What is Obsessive-Compulsive Disorder?
Obsessive-Compulsive Disorder (OCD) is a type of anxiety disorder. Typically, someone living with OCD has all-encompassing thoughts, also called obsessions. They may engage in activities, or compulsions, that they feel help them control or reduce their obsessions.
For example, if someone has obsessive thoughts about their fear of germs, their compulsion might be to wash their hands frequently.
1-2 percent of Canadians will experience OCD; half of whom started showing gradual symptoms as children or teenagers. Only 15 percent begin having symptoms after the age of 35.
Symptoms of OCD
For a behaviour to constitute OCD, it must consume more than one hour per day and seriously impede social and/or occupational functioning.
Some common obsessions include:
- Fear of contamination from germs, chemicals, or dirt.
- Perfection and avoiding mistakes at all costs.
- Fear of harming oneself or others.
- Fear of intrusive or “forbidden” thoughts.
Some common compulsions include:
- Excessive and ritualistic cleaning or personal hygiene.
- Excessively checking for safety, like making sure all the doors are locked.
- Organizing and arranging items until they “feel right” or perfect.
- Mentally repeating a word, phrase, or prayer.
- Counting or tapping in a specific way to a specific number.
Myths About OCD
OCD’s portrayal in the media has allowed myths about this disorder to spread. Contrary to what the movies and TV shows depict, enjoying a tidy house does not mean one is living with OCD. Here are some other myths.
Everyone has a little OCD in them, right?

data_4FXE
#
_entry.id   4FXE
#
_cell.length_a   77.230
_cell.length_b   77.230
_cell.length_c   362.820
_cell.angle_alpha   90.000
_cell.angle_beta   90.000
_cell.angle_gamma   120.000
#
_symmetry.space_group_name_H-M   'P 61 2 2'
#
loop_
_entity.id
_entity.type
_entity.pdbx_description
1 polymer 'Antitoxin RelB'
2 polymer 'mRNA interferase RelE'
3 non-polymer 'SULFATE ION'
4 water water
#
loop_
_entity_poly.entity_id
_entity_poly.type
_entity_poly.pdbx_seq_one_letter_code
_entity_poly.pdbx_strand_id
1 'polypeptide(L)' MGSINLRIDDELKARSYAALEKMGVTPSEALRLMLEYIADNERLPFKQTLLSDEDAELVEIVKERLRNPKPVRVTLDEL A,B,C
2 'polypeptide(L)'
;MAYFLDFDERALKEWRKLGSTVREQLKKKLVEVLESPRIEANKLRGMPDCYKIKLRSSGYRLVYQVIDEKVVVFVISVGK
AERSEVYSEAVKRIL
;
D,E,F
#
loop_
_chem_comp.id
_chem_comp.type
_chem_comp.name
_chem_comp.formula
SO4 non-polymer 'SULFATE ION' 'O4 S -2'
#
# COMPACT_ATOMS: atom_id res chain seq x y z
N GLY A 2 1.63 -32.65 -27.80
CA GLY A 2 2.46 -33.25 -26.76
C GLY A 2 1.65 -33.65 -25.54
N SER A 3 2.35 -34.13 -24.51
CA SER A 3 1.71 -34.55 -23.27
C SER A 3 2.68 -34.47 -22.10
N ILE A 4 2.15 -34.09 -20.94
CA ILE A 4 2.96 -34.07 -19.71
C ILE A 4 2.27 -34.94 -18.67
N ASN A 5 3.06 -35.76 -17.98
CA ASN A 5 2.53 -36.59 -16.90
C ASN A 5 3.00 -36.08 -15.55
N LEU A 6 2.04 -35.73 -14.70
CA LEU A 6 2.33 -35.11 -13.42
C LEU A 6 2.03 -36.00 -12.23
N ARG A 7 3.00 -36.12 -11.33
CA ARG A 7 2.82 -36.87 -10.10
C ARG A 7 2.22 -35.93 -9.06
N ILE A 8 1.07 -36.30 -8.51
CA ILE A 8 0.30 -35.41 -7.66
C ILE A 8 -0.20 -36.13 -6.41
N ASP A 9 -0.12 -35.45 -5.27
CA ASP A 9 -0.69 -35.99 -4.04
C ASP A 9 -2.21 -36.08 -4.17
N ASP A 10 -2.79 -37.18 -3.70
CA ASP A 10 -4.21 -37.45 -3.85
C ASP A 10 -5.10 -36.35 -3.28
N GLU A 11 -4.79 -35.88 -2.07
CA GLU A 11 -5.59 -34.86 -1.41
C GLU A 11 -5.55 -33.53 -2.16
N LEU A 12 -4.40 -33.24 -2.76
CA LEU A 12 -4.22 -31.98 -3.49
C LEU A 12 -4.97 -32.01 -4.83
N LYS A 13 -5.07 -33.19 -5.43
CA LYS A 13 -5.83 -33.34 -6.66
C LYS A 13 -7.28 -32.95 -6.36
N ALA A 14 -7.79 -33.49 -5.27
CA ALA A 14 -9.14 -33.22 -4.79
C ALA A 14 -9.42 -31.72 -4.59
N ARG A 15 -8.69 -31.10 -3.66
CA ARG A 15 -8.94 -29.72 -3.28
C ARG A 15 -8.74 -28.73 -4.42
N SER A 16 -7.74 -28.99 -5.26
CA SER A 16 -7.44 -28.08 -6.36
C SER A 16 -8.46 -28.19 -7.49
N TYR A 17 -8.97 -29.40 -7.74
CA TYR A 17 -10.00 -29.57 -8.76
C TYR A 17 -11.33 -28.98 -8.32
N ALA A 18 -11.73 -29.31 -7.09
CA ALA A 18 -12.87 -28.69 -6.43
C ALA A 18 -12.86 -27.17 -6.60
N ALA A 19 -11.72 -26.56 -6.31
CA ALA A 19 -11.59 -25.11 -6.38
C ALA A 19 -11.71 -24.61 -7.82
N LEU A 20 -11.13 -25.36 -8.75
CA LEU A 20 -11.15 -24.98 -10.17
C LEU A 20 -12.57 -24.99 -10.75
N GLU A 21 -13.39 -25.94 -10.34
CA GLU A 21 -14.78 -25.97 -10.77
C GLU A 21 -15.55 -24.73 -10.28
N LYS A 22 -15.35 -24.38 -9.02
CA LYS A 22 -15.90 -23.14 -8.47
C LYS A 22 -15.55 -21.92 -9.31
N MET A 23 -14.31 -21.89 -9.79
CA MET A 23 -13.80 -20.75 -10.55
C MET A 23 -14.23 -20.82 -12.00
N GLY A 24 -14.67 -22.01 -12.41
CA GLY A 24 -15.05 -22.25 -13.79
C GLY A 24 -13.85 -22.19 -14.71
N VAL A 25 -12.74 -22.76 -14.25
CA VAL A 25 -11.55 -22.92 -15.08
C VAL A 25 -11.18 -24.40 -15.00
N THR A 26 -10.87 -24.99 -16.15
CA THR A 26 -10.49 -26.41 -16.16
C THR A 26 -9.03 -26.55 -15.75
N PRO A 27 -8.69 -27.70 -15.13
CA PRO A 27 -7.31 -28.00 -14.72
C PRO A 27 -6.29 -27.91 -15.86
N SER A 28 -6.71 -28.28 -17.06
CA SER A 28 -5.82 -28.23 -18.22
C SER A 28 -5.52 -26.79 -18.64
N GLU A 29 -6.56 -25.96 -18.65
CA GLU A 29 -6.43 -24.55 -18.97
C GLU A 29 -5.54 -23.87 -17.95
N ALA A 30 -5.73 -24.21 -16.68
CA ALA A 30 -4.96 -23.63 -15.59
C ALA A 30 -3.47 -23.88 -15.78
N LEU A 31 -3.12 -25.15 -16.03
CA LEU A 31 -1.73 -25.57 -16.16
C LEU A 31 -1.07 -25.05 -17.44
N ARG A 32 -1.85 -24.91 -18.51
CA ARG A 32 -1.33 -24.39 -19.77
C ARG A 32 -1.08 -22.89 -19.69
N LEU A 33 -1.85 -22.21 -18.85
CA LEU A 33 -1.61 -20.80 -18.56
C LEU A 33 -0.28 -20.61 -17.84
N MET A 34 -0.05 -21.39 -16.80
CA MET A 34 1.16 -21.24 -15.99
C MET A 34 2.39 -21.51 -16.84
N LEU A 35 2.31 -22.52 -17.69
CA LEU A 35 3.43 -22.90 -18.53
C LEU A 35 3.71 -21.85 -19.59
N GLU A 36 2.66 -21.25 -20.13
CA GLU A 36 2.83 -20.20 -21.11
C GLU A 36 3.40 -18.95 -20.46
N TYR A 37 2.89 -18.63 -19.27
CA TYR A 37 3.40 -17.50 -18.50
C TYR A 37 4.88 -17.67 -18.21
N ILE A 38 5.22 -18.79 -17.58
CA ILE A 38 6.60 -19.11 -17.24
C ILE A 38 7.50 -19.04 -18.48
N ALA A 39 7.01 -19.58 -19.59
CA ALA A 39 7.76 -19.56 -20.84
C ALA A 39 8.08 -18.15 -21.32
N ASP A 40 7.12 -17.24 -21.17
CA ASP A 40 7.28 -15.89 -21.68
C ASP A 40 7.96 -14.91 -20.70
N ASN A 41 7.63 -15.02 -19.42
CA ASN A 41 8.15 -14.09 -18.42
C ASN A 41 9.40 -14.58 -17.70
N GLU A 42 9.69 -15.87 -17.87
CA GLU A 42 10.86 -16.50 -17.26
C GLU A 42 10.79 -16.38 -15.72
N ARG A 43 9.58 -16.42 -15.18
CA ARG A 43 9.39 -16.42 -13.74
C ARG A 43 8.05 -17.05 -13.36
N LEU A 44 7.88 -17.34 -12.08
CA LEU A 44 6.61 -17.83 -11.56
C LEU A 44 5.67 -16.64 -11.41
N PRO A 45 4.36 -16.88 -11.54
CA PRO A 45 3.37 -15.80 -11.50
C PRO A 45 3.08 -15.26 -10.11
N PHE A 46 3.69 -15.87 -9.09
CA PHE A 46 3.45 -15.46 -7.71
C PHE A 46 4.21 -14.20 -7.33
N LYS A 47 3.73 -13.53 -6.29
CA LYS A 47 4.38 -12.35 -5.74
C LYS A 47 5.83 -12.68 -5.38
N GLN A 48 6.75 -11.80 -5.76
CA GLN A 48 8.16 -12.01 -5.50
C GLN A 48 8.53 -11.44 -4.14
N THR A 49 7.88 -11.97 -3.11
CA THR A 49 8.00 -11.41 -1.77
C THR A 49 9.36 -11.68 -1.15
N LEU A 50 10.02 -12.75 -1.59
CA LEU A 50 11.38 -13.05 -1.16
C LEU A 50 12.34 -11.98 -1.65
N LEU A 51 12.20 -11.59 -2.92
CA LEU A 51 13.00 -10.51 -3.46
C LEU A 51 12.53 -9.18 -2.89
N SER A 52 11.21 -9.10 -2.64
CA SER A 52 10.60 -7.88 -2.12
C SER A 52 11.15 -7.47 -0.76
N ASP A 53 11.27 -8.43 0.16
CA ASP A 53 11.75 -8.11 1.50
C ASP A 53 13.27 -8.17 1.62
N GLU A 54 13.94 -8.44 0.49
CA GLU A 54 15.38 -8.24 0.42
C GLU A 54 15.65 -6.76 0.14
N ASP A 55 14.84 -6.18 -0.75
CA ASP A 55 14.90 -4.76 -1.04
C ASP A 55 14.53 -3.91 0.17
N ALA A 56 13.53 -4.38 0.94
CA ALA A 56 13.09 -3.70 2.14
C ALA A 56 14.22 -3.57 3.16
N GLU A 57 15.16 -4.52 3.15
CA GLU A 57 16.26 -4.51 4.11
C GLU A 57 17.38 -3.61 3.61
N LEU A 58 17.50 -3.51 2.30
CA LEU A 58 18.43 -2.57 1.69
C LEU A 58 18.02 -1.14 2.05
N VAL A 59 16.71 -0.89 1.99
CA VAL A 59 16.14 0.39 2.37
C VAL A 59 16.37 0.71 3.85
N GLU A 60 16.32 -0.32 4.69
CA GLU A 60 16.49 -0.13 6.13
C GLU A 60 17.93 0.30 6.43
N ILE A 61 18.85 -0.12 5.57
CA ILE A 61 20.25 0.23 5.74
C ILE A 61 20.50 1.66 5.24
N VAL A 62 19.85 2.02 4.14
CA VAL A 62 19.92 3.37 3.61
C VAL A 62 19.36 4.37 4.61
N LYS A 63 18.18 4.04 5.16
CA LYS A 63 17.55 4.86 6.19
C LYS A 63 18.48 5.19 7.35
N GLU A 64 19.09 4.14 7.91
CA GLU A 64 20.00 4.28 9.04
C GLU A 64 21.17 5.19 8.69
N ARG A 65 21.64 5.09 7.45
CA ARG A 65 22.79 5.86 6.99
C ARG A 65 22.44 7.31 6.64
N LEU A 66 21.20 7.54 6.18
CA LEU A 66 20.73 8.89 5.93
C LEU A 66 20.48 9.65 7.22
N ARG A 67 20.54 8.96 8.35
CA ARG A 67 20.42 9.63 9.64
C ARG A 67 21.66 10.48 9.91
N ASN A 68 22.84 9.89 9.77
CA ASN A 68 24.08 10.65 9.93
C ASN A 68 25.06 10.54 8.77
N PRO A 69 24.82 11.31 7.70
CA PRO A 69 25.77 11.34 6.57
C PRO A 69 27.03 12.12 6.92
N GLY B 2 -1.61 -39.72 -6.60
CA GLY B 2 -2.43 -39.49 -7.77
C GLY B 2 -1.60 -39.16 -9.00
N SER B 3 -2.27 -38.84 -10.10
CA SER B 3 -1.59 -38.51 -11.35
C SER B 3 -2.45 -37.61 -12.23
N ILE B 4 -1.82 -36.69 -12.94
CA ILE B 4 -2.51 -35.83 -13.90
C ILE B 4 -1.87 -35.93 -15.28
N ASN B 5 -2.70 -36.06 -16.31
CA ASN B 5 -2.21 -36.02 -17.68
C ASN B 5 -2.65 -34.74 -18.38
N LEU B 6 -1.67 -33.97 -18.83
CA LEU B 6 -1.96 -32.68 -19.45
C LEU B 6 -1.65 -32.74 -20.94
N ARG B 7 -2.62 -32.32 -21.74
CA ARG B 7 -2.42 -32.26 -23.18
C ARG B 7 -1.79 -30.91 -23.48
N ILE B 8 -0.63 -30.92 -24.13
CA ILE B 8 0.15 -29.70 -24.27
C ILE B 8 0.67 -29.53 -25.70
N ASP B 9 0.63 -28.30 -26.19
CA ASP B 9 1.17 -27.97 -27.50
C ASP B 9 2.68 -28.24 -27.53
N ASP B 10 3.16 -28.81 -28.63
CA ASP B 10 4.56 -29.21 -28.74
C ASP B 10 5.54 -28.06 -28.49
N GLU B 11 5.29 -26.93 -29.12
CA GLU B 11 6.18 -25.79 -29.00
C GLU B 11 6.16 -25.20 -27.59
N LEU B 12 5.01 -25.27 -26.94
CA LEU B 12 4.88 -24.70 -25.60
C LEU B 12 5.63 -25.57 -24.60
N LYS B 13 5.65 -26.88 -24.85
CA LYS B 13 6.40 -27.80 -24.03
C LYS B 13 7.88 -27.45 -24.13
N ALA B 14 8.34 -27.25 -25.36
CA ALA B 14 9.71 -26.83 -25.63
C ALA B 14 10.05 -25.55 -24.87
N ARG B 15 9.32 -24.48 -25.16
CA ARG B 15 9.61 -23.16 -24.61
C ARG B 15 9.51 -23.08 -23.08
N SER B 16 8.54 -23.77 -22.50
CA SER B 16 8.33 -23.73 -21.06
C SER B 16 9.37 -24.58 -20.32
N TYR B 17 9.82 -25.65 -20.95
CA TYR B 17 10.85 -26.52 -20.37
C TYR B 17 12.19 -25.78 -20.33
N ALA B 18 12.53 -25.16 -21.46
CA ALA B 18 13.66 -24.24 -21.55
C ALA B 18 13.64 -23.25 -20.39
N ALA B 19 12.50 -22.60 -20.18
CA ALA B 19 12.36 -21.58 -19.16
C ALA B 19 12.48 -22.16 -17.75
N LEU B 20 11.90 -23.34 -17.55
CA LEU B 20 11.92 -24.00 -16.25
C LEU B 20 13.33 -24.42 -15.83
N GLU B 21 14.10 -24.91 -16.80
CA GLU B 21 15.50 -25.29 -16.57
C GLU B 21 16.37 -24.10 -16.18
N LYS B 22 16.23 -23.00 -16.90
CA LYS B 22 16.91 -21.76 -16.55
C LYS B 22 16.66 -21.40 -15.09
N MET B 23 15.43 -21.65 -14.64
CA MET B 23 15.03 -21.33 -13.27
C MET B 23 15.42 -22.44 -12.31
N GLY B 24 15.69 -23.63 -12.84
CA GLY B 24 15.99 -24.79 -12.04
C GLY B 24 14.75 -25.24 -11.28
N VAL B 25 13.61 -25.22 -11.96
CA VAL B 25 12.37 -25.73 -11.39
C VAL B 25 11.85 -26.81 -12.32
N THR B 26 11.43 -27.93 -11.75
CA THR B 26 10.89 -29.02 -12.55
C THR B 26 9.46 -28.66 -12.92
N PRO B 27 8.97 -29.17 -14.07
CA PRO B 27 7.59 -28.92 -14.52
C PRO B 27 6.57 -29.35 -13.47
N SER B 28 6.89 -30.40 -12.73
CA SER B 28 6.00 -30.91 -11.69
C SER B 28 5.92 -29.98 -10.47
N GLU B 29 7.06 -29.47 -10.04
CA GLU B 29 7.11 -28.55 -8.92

Wrong. OCD is not a personality trait or a quirk we’re all born with. Those living with this mental illness can’t choose to hide or switch off their illness.
OCD is all about being obsessed with cleaning and washing hands and counting.
These are some of the common compulsions that those living with OCD may experience, but the list is not exclusive and there are many other compulsions people may experience.
Treatment for OCD
OCD is treatable. The most effective form of treatment is cognitive behavioural therapy (CBT) which is administered through talk therapy. 90 percent of people living with OCD notice improvement after completing CBT. Some people also benefit from doctor prescribed medication and support groups.
Where to Access Treatment for OCD
The most common place to start on the journey to OCD recovery is with a therapist or psychologist trained in CBT. You can find free and publicly funded CBT in your Canadian city on eMentalHealth.ca.
AbilitiCBT is a free program for Ontarians which provides you with a therapist, an online CBT course, and scheduled online talk sessions.
Sunnybrook Hospital is home to Canada’s first facility to offer OCD-specific services, The Frederick W. Thompson Anxiety Disorders Centre. They specifically treat those with severe OCD.
You can also find peer support for living with OCD on the website, OCD Canada.
Interested in Learning More About Anxiety Disorders?
Eli’s Place has an abundance of information and helpful guidance on managing anxiety and finding resources for treatment. Click here to learn more.